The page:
Poe’s Montresor from “The Cask of Amontillado” is a deeply complex individual. Montresor is vengeful, seeking to get back at an enemy. He is insane and sadistic, causing pain and suffering to Fortunato for his own amusement. He is calm and logical, completely fooling Fortunato and accomplishing what he set out to do in an effective way. Montresor is assuming, taking judgement into his own hands. Finally, Montresor has a conscience. At first glance Montresor can appear to be fairly flat, just a man executing revenge on an enemy, but there is much more to him than that.
Montresor explains that he has been “insulted” and even “injured” by Fortunato. He did not however, take action against Fortunato until the injury occurred. Montresor feels justified in exacting revenge on his enemy Fortunato and is clearly a believer in the merits of revenge, even extreme revenge. He is unable to forgive Fortunato and refuses to confront him with his grievances. The only option that remains for him is to hold a grudge. Montresor begrudges Fortunato. That feeling escalated and snowballed during the period in which the “thousand insults” were delivered. Finally, the “injury” pushes Montresor over the edge; he is no longer content to begrudge Fortunato, instead formulating a plan to end his antagonizer. But why is Montresor so angry with Fortunato?
The answer lies in Montresor’s past. Likely his family was very rich and respected, but some event or series of events led to the collapse of their empire. Montresor alludes to this when he says to Fortunato, “You are rich, respected, admired, beloved; you are happy, as once I was.” Montresor also tells Fortunato about his family as they descend into the depths of his home. He explains to him that, “The Montresors were a great and numerous family.” Considering that Montresor uses the past tense when describing his family, and considering his anger toward Fortunato, it is not a stretch to say that Montresor blames Fortunato for the collapse of his family’s empire. Fortunato now has all the things Montresor has lost, and jealousy becomes part of Montresor’s character. Despite his list of reasons for hating Fortunato, Montresor contains all his emotion, waiting until the right moment, hatching a foolproof plan and nearly ensuring sweet revenge.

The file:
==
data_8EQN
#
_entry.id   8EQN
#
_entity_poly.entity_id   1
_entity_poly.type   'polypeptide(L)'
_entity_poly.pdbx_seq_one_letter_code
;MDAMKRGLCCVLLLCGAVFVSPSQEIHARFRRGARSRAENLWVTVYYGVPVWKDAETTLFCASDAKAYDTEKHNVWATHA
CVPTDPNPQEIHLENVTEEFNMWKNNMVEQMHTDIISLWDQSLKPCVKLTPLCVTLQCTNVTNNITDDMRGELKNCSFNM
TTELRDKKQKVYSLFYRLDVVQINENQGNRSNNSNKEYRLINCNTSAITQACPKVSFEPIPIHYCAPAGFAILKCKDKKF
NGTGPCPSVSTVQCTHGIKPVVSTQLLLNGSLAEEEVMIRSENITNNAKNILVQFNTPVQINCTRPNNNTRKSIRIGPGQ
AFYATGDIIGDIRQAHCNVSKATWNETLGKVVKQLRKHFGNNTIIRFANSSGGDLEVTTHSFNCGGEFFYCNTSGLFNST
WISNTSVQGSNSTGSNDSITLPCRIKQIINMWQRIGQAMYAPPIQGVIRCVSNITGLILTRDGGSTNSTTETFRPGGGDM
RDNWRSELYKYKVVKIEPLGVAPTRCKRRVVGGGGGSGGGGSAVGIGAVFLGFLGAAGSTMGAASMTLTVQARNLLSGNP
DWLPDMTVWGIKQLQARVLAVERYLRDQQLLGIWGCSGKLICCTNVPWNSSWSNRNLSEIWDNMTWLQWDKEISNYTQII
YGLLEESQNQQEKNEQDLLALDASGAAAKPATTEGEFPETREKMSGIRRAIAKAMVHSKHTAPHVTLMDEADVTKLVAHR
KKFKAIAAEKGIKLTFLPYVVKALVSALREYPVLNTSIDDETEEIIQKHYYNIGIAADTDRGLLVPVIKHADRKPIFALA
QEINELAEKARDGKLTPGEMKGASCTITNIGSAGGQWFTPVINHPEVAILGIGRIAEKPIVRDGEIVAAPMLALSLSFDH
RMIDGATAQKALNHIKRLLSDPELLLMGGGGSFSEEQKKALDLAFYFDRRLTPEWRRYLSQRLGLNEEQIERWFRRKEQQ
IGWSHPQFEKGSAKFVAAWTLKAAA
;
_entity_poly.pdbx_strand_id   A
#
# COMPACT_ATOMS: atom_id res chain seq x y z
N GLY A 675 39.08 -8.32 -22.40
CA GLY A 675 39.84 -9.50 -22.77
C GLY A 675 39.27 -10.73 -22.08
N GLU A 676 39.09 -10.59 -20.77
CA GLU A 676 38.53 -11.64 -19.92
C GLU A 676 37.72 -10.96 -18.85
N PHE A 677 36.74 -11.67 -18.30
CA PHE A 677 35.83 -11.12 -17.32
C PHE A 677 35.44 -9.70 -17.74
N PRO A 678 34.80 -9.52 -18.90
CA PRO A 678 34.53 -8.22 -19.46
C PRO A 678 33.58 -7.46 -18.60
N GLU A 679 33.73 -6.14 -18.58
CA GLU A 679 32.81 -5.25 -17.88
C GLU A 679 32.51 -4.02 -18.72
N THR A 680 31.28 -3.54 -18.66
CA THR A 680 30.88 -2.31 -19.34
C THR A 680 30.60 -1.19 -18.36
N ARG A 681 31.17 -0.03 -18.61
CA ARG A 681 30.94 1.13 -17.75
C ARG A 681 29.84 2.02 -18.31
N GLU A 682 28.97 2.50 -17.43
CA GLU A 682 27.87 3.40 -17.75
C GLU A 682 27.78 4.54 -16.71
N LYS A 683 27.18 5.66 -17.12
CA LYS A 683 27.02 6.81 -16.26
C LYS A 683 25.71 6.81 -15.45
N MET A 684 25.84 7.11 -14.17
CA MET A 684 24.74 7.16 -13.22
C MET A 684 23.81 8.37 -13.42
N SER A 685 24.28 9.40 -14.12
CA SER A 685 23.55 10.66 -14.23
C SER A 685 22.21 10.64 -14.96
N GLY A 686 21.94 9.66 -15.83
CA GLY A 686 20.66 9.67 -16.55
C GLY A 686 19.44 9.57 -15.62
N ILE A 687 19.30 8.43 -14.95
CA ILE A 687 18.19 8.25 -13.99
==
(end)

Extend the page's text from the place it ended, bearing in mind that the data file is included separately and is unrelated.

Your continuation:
Montresor does not reveal his feelings or intentions to anyone until moments before it is too late. He is a very levelheaded killer. Not only is he not hostile toward Fortunato, he remains on good enough terms with him that Fortunato is perfectly willing to taste his wine. Montresor convinces Fortunato to come to his home using a clever blend of reverse psychology and feigned doubt in Fortunato’s wine tasting abilities. By seeming uncertain and even doubtful while jabbing at Fortunato’s pride, Montresor effectively forces Fortunato to comply with his plans. Fortunato believes it...